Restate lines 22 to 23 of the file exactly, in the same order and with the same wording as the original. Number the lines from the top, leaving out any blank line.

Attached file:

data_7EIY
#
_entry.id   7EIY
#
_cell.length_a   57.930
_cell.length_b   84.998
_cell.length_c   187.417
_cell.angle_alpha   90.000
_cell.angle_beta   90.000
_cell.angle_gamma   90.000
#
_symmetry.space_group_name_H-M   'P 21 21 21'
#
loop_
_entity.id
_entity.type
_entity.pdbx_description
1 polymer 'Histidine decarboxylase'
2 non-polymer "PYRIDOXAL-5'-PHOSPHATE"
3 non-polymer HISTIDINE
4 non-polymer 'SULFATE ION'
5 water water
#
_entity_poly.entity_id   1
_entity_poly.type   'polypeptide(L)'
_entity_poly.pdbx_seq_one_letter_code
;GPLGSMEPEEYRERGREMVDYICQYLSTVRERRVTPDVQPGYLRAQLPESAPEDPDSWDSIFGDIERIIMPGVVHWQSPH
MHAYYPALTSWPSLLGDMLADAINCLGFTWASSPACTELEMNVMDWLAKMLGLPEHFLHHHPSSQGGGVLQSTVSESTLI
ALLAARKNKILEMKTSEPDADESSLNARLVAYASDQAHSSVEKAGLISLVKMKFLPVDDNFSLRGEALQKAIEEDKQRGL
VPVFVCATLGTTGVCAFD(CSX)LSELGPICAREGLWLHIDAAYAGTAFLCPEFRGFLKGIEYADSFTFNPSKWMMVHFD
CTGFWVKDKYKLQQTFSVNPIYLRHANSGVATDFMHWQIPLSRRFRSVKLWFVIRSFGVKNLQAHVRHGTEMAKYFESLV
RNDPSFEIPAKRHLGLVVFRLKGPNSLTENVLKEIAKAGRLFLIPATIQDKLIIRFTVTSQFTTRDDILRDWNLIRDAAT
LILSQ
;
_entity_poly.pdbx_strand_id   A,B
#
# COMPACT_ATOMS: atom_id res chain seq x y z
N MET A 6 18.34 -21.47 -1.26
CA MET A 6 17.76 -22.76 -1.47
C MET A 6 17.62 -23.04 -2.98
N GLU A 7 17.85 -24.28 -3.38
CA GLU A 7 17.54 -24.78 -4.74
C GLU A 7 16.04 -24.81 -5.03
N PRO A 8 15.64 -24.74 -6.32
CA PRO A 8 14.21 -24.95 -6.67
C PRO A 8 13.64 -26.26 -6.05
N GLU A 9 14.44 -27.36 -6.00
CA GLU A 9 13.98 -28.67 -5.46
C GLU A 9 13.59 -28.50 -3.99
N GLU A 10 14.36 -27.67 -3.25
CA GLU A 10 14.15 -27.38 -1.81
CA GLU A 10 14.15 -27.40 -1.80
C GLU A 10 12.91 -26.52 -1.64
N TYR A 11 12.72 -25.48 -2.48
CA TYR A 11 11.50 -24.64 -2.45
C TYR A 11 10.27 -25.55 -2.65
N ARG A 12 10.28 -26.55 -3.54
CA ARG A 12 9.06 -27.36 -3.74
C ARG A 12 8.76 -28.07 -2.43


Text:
5 water water
#